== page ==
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New Zealand did not put up much resistance against South Africa, but there was still a job to do and Dale Steyn performed it in some style
January 15, 2013
That Dale Steyn still deserves to be called the best bowler in the world was evident during New Zealand's first innings in the Port Elizabeth Test. That he is still Graeme Smith's go-to man was obvious as well.
Steyn has been a priceless performer for many years, but with Test matches and series often rolling into each other there has not always been time to reflect on his achievements. In this series, Steyn claimed his 300th wicket in his 61st Test. At his current rate of five wickets a Test, he could become the joint-fastest seamer to 400 and 500 scalps and second fastest on the overall list, behind Muttiah Muralitharan.
At St George's Park, the same place that he made his debut, Steyn his took his 19th Test five-for to put him second on the list of South African five-wicket haulers, one behind Allan Donald. It speaks of his consistency to make breakthroughs and increase his intent when it is needed but also of his individual quest for success.
Steyn clearly wants more, regarding this as just another milestone on the road of the "many more Tests," he hopes to play. Ask him what the 19th haul means and he has a prudent way of comparing himself to another player in the South Africa XI whose hunger for achievement appears to know no bounds. "It means I am on level terms with Hashim Amla's hundreds," Steyn said.
Amla and Steyn's 19th both came in the same match and while Steyn continues to sit atop the bowling charts, Amla is not far behind in batting stakes. The latest ICC rankings have him in second position and he has the opportunity overtake Michael Clarke in the upcoming series against Pakistan.
That would give South Africa the world's best batsman and bowler to add to their status as the No.1 ranked Test side and it is that sort of unit Steyn is savouring being part of. "Everybody just plays their part in this team," he said. Steyn's part contributes heavily to South African success and he was willing to indulge in a few moments of self-reflection as he looked back on his proudest moments so far.
Steyn could point out two five-fors which meant the most to him in his nine-year career. Interestingly, neither were at home or in helpful conditions.
"There was one in the West Indies in 2010 in the first Test," he remembered. "I was coming around the wicket and the ball was reversing. They had a couple of left handers and guys were leaving the ball and I got a few wickets. I thought to myself then I don't think I couldn't have bowled any better and everything just worked out perfectly."
Steyn's 5 for 29 included four left handers: Shivnarine Chanderpaul, Narsingh Deonarine, Suliemen Benn and Ravi Rampaul. He made the crucial breakthrough when Chanderpaul was going about a repair job and then nipped out the tail with three wickets in two overs.
|Sometimes you're up for it, sometimes the body doesn't quite agree. I've been fortunate that in this match the body has said yes. I was also able to make the ball swing and Vernon wasn't so there was more for the taking Dale Steyn on knowing when to push himself|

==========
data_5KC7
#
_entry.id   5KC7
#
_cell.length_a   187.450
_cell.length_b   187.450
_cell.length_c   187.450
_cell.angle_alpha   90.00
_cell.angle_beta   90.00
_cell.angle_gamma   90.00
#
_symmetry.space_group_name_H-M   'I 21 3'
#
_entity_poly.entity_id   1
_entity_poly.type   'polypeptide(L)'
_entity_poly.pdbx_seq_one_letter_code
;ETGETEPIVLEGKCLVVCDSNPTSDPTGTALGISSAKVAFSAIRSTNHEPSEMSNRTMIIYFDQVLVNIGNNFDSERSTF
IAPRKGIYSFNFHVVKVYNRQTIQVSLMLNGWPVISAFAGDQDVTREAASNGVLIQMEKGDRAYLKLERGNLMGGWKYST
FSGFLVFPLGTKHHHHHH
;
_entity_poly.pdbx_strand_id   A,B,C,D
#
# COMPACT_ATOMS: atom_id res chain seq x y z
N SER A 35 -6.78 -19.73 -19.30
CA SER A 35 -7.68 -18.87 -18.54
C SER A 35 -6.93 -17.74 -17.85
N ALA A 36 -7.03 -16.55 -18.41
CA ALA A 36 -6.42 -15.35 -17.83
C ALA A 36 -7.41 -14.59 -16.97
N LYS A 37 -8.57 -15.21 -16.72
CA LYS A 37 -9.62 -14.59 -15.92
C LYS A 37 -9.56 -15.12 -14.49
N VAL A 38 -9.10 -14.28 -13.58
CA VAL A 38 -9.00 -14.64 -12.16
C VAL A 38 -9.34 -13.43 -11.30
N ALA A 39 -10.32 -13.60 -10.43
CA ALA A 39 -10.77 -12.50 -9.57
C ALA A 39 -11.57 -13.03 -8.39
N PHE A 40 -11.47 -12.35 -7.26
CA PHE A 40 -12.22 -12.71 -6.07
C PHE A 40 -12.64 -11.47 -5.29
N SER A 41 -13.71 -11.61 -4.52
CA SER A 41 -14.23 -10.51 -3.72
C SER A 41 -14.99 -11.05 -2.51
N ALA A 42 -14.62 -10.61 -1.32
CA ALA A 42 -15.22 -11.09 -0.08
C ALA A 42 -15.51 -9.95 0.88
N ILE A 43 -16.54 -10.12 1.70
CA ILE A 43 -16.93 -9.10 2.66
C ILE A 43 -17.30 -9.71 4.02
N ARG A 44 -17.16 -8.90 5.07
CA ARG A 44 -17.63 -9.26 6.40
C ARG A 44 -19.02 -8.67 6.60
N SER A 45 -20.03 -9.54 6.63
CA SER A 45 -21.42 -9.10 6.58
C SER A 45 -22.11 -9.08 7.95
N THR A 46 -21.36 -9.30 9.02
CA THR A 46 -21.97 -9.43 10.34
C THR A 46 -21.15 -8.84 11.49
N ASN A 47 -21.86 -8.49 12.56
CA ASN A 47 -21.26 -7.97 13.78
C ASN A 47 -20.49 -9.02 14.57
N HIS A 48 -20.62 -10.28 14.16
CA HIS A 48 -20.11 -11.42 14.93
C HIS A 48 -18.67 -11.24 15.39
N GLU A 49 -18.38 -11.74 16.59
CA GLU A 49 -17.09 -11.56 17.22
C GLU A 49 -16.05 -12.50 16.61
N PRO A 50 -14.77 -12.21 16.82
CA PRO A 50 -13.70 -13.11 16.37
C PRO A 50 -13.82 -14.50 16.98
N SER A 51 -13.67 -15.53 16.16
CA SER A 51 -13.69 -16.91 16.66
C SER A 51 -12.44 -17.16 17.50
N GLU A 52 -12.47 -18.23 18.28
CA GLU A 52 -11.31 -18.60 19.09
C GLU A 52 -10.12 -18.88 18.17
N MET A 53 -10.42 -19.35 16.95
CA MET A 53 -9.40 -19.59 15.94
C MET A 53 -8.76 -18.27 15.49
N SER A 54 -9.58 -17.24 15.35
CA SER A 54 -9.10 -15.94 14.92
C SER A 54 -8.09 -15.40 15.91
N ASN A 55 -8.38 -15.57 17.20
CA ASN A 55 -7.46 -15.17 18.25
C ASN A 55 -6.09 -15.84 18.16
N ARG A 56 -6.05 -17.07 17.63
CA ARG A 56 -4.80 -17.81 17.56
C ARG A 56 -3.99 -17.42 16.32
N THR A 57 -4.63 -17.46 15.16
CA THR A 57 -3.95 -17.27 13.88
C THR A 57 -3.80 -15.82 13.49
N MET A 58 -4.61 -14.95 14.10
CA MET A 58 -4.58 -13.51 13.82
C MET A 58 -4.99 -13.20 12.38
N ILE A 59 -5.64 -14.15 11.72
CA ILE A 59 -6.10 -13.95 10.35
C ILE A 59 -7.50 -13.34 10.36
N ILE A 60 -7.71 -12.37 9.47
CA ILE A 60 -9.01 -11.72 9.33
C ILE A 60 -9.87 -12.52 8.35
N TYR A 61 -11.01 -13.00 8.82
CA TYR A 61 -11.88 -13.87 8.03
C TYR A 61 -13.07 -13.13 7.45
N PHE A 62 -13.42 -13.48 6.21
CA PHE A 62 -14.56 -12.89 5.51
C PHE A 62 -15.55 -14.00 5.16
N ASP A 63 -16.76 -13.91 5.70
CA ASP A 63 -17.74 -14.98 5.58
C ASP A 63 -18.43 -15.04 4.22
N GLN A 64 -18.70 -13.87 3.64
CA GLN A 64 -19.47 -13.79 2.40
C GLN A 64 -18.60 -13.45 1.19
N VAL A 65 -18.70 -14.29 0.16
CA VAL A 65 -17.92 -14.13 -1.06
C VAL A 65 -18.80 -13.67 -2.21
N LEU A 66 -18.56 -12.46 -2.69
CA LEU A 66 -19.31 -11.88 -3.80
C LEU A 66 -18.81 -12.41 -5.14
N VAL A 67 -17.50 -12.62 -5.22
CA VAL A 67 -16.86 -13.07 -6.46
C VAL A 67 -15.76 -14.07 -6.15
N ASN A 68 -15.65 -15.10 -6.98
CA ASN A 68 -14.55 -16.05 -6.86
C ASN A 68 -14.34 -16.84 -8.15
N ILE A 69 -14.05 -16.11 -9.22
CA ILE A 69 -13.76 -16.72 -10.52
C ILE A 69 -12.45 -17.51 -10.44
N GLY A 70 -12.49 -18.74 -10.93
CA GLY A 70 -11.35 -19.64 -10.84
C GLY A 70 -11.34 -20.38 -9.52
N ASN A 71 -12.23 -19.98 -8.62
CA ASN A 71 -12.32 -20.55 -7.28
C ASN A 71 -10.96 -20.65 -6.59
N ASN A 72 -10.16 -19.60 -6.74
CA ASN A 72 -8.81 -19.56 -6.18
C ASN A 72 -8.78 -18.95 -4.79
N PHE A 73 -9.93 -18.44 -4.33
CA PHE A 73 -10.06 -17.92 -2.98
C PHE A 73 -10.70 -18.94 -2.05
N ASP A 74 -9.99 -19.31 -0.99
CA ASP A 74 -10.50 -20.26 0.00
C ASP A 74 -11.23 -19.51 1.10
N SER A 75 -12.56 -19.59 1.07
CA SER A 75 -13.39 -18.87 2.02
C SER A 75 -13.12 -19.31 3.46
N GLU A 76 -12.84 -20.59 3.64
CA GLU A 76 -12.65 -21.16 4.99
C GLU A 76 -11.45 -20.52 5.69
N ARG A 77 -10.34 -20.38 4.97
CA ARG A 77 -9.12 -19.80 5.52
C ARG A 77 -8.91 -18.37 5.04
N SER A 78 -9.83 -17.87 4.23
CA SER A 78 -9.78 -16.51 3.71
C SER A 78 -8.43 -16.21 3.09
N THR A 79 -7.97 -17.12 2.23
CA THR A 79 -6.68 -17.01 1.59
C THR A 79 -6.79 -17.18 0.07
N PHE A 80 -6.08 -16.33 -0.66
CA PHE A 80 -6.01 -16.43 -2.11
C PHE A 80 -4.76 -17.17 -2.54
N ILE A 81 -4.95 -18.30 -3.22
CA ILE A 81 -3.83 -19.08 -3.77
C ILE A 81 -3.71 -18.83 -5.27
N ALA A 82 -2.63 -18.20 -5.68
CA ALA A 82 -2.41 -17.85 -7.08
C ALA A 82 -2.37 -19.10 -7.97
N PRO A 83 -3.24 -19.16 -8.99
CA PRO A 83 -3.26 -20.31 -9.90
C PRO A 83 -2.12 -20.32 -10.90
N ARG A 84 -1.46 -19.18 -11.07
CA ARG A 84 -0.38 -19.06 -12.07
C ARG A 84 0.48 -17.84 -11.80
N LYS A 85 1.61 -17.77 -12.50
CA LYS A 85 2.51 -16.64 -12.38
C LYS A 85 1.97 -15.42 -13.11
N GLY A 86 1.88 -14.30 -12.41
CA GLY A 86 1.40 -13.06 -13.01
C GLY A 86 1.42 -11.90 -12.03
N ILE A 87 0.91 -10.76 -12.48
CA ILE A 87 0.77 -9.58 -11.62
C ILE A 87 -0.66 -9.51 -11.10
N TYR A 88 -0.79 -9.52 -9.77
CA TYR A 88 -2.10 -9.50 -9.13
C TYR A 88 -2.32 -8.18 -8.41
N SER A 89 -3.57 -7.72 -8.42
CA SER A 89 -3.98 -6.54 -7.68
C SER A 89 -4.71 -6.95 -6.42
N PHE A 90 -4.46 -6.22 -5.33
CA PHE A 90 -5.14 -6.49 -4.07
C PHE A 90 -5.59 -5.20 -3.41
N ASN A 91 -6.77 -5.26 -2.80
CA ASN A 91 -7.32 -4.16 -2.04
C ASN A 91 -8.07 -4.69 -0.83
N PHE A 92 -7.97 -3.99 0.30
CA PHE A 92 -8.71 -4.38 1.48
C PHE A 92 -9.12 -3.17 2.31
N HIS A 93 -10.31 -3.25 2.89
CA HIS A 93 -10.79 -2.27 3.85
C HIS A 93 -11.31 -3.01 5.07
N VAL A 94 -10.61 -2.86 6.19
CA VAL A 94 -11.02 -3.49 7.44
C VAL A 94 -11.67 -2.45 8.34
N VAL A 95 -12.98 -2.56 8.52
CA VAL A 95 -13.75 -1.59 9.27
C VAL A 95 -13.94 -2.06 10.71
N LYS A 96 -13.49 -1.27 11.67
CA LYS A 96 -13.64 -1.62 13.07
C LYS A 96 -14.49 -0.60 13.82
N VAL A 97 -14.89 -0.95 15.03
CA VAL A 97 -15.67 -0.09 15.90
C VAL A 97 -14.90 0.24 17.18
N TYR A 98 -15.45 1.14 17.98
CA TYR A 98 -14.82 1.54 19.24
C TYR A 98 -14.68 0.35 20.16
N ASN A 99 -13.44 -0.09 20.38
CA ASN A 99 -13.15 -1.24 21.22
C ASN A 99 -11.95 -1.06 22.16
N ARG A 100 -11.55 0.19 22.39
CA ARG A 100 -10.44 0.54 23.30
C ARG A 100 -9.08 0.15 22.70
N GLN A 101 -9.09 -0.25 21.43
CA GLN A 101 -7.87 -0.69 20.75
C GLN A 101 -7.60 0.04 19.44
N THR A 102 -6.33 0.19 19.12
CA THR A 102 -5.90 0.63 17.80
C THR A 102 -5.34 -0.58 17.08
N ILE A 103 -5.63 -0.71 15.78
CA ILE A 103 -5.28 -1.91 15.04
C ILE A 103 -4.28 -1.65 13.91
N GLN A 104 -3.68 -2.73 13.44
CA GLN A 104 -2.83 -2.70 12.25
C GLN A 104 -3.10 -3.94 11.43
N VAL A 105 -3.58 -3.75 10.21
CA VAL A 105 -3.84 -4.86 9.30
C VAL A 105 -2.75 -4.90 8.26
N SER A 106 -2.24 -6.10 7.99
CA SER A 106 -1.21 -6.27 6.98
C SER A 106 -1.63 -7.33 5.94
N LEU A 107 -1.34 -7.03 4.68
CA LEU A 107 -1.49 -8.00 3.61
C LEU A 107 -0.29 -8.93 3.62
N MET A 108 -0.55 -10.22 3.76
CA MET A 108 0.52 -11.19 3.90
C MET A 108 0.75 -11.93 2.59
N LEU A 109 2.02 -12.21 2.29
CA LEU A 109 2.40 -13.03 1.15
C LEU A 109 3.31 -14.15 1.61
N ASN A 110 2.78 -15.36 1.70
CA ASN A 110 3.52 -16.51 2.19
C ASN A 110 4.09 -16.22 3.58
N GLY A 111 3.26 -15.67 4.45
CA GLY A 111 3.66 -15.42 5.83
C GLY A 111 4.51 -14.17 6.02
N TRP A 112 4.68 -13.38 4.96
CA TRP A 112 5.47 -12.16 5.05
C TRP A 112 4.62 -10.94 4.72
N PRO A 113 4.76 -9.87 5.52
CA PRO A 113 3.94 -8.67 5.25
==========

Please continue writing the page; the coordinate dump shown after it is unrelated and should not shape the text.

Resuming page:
"And then there was Nagpur where I got seven. Just getting somebody like Sachin Tendulkar... but also I got the ball to swing both ways that day on a really flat deck," he said. That performance won Steyn ESPNcricinfo's award for the best Test bowling performance of 2010. Again, he was hostile to the lower order and plucked five wickets in four overs to finish with 7 for 61.
Even against New Zealand, Steyn went hard at their tail and seems to have made a habit of returning to sweep lower orders away quickly although he said it has not been intentional. "I try to run in and bowl quick every time and I don't really pick and choose who to run in and bowl quick to, it just sort of happens.
"Sometimes you're up for it, sometimes the body doesn't quite agree. I've been fortunate that in this match the body has said yes. I was also able to make the ball swing and Vernon wasn't so there was more for the taking," he joked. "But the back end batters; you're not expecting them to go out there and score heaps of runs so it's good to get over with fast."
Steyn also has the advantage of being able to bowl in short bursts with maximum effort while his team-mates do the donkey work. Over the years Graeme Smith has learnt how to read Steyn better and to bring him on when the angry eyes start flashing.
"It's about understanding him tactically," Smith said. "Once the batsman shows him something and gives him a little opening, he has a wonderful ability to drive it home. When he is steaming in at 145kph and swinging it, it's great to be in the slips and be a part of that. It's not so great when we have to face him in the nets."
His aggression is what Smith said "lifts the whole team," but what motivates Steyn himself? Knowing that he can meet the challenge of performing where it will be tough.
"Those two five-fors that stand out most for me even though there have been big games like against Australia in Melbourne in 2008 when I picked up ten because those two were completely different," he said. "Melbourne was always going to offer something like a little bit of bounce. But when you are playing in places like West Indies where there is not a lot of bounce and in India and subcontinent; it's more memorable."
Those who appreciate the combination of swing and pace will hope there are many more memories to be made.
Firdose Moonda is ESPNcricinfo's South Africa correspondentFeeds: Firdose Moonda
© ESPN Sports Media Ltd.
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Shorter tours don't allow you time to get into form, and domestic cricket isn't demanding enough